The City of Lake City has confirmed that a “Triple Threat” ransomware attack affected the functionality of several of its computer systems.
According to its Facebook statement, the Floridian municipality became the target of a ransomware program known as “Triple Threat” on 10 June 2019. This malware allegedly combined three different attack vectors to target the City’s systems.
Ultimately, the program succeeded in disrupting Lake City’s ability to provide many of its public services. The ransomware brought down all municipality email systems, for instance. It also rendered most landline phones inoperable.
Even so, the attack failed to affect any Public Safety networks, as Lake City previously isolated and protected those assets using encryption. The ransomware attack therefore did not affect any of the City’s emergency services.
That’s not the only bit of good news. Brian Hawkins, information technology director for the City, revealed another fortunate finding in the City’s statement:
Our systems are shut down, but there is no evidence to indicate any sensitive data has been compromised. All customer service payment data, such as credit card data, is stored off-site by third party vendors and would not have been accessed by an attack like this on our network.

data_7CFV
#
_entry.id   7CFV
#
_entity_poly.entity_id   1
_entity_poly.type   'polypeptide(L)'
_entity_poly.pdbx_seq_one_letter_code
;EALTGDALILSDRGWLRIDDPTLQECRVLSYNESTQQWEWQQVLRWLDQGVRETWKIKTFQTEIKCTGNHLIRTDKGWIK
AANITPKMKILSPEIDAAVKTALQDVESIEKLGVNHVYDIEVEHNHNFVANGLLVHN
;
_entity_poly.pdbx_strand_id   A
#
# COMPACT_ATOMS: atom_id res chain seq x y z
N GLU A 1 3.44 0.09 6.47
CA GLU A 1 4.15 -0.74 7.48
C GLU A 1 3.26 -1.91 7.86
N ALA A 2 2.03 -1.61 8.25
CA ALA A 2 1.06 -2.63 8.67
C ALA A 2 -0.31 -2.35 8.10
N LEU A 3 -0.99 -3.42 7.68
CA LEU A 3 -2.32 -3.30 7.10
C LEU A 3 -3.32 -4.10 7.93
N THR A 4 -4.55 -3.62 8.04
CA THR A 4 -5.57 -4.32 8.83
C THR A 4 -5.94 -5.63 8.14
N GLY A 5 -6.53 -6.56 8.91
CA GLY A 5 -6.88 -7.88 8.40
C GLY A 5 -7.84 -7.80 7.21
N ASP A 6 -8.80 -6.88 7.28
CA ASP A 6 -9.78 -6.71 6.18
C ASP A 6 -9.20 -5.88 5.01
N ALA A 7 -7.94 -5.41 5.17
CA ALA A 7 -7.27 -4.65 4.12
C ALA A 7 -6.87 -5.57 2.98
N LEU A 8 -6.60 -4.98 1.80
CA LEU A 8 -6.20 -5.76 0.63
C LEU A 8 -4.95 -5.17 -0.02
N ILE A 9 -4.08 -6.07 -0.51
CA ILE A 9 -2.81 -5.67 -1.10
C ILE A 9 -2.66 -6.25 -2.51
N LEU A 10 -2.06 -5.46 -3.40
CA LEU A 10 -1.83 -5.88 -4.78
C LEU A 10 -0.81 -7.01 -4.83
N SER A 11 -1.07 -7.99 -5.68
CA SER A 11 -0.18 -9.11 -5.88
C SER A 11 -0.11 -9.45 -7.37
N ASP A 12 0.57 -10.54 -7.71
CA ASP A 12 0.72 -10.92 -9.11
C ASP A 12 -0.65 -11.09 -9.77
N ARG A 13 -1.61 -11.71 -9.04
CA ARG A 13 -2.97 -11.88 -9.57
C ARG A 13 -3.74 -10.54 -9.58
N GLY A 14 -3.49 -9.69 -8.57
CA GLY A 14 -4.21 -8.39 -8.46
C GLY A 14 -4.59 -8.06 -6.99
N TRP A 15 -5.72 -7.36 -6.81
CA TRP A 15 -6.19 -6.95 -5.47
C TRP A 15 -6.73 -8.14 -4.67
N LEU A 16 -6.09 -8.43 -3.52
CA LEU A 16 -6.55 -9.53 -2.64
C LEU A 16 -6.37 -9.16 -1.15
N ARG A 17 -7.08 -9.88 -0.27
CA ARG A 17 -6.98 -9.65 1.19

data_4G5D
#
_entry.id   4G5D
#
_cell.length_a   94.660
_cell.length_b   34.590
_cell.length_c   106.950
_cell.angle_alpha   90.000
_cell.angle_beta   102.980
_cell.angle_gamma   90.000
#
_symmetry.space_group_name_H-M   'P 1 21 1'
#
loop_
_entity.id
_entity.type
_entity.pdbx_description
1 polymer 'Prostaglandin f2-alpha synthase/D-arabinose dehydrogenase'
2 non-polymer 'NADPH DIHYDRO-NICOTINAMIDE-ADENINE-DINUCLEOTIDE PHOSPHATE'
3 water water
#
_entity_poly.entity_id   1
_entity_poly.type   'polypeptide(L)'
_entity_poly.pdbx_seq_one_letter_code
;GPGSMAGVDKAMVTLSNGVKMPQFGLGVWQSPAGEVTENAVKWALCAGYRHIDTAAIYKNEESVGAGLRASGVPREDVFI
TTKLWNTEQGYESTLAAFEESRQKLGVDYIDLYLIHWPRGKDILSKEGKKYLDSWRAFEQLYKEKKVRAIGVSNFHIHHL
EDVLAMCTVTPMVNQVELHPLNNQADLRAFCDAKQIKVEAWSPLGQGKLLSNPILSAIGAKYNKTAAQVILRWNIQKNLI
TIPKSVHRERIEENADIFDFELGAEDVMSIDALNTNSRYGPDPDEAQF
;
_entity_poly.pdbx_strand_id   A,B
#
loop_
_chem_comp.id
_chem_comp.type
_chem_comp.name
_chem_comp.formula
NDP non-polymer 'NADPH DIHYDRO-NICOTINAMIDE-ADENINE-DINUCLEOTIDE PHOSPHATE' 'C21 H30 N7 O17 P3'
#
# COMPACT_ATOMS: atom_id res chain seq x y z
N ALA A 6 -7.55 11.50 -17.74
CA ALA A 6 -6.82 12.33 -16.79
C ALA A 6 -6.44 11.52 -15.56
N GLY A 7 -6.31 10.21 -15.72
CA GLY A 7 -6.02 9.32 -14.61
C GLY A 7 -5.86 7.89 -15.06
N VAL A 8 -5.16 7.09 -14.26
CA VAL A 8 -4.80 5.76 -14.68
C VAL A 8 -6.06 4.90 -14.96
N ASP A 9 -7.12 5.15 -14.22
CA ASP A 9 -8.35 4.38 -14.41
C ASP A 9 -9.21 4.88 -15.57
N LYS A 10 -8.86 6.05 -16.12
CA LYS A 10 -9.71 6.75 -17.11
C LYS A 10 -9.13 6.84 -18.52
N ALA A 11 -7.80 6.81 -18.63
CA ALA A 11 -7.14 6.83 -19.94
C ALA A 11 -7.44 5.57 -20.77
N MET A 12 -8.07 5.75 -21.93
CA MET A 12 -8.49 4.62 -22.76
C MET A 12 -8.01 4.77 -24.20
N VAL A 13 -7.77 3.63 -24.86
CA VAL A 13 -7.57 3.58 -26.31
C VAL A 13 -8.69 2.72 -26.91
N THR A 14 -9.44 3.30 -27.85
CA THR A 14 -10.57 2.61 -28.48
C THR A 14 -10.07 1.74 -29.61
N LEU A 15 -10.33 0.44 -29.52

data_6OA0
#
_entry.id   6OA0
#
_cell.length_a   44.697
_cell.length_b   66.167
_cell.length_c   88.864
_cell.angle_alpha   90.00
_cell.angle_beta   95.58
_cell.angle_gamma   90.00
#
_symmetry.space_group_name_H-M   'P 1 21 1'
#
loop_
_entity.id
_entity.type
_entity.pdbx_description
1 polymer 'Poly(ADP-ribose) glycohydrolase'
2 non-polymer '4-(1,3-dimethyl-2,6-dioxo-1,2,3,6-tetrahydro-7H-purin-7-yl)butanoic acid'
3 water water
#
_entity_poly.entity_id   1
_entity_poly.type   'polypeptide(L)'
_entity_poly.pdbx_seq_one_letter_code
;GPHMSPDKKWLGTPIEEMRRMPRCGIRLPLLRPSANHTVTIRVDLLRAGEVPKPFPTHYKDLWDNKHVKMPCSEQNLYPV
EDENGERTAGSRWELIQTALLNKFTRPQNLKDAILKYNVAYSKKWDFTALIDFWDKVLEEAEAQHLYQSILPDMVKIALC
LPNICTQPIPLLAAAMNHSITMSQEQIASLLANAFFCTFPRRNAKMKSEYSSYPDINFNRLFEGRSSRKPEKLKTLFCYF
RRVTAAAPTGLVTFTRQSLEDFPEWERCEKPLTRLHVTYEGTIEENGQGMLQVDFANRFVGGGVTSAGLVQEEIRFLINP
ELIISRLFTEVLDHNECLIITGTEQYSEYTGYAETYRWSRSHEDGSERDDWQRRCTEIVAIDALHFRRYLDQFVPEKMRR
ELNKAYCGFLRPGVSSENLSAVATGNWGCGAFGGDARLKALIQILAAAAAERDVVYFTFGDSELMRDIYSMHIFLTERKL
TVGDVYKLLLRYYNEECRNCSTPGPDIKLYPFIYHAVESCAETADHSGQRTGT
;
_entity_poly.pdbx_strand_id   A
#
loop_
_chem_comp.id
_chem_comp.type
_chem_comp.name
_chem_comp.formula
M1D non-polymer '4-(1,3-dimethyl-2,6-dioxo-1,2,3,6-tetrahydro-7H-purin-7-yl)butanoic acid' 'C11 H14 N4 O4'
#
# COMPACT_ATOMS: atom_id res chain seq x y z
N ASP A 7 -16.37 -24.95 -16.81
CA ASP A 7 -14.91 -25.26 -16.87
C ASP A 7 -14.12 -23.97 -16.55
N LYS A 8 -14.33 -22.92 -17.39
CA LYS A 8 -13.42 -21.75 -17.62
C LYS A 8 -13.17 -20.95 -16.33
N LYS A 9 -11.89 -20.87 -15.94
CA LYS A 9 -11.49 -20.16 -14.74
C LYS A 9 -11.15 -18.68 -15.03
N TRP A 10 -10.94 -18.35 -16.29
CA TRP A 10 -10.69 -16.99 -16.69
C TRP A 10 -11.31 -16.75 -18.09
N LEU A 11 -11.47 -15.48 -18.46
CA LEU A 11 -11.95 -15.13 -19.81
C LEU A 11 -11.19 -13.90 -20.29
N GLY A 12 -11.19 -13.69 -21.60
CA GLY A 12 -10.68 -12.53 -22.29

It’s unclear from Lake City’s notice whether the offending ransomware actually went by the name “Triple Threat” or received that nickname from the City’s IT team. A broader search online didn’t readily reveal any previous research surrounding a strain of ransomware that bears this name, either.
While the City’s IT team works with an outside consultant to recover all affected systems using backup systems, most Lake City departments are using emergency cell phones to carry out their duties. The municipality went on to clarify that City Hall remains open and that it will convey any and all critical information through the Lake City Police Department’s Facebook page.
This attack, and others like it, highlight the importance of municipalities everywhere taking steps to prevent a ransomware infection. This resource is a great starting point.